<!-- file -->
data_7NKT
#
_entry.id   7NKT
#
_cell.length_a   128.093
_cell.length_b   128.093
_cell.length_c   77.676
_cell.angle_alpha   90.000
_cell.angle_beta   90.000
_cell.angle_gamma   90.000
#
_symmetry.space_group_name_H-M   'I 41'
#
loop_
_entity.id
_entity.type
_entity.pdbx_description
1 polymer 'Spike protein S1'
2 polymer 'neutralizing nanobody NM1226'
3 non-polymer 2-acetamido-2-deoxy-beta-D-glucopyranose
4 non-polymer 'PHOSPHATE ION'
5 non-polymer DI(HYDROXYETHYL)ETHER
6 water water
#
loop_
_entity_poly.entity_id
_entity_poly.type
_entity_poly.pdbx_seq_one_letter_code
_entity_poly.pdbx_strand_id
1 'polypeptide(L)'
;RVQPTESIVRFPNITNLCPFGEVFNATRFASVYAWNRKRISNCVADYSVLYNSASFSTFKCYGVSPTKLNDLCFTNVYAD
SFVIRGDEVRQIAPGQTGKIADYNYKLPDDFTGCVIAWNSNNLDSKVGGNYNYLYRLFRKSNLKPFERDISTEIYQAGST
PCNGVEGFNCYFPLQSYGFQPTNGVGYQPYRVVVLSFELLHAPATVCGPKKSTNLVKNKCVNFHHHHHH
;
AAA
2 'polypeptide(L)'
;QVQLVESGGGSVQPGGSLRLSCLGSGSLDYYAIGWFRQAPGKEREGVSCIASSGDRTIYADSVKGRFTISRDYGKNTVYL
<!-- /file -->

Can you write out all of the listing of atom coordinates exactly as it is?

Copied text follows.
data_7NKT
#
_entry.id   7NKT
#
_cell.length_a   128.093
_cell.length_b   128.093
_cell.length_c   77.676
_cell.angle_alpha   90.000
_cell.angle_beta   90.000
_cell.angle_gamma   90.000
#
_symmetry.space_group_name_H-M   'I 41'
#
loop_
_entity.id
_entity.type
_entity.pdbx_description
1 polymer 'Spike protein S1'
2 polymer 'neutralizing nanobody NM1226'
3 non-polymer 2-acetamido-2-deoxy-beta-D-glucopyranose
4 non-polymer 'PHOSPHATE ION'
5 non-polymer DI(HYDROXYETHYL)ETHER
6 water water
#
loop_
_entity_poly.entity_id
_entity_poly.type
_entity_poly.pdbx_seq_one_letter_code
_entity_poly.pdbx_strand_id
1 'polypeptide(L)'
;RVQPTESIVRFPNITNLCPFGEVFNATRFASVYAWNRKRISNCVADYSVLYNSASFSTFKCYGVSPTKLNDLCFTNVYAD
SFVIRGDEVRQIAPGQTGKIADYNYKLPDDFTGCVIAWNSNNLDSKVGGNYNYLYRLFRKSNLKPFERDISTEIYQAGST
PCNGVEGFNCYFPLQSYGFQPTNGVGYQPYRVVVLSFELLHAPATVCGPKKSTNLVKNKCVNFHHHHHH
;
AAA
2 'polypeptide(L)'
;QVQLVESGGGSVQPGGSLRLSCLGSGSLDYYAIGWFRQAPGKEREGVSCIASSGDRTIYADSVKGRFTISRDYGKNTVYL